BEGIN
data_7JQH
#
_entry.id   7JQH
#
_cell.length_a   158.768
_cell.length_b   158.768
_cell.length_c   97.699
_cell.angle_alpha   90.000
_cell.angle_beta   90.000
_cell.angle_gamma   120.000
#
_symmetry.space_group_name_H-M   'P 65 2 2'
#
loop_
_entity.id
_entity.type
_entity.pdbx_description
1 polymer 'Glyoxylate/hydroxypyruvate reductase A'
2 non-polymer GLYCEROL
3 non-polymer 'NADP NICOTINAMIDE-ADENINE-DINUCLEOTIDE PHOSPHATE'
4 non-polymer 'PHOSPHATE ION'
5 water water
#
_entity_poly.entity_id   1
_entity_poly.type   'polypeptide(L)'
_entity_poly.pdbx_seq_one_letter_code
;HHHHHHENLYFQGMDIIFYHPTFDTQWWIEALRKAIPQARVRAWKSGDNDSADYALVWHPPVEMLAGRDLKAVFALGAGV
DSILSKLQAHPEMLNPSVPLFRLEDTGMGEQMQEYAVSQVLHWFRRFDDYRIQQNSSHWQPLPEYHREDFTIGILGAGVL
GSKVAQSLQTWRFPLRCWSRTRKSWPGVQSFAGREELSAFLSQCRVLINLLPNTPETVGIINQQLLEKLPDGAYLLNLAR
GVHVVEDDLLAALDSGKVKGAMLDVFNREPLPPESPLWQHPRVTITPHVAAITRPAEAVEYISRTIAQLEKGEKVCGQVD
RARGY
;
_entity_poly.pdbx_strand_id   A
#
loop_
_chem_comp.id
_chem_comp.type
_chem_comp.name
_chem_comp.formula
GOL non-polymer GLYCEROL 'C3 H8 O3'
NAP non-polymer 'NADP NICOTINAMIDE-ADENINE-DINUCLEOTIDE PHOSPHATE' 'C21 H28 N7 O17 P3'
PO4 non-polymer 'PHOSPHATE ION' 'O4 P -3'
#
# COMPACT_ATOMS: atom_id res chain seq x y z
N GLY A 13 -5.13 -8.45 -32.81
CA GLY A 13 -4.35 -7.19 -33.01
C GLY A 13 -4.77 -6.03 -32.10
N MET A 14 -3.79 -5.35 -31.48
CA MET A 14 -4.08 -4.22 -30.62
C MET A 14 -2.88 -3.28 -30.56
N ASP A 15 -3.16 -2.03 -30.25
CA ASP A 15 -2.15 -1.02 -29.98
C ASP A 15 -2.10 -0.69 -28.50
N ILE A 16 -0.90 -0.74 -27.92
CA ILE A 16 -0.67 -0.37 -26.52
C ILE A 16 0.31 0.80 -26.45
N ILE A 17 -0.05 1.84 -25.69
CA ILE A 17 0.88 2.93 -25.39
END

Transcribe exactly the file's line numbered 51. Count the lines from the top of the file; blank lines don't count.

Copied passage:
N ASP A 15 -3.16 -2.03 -30.25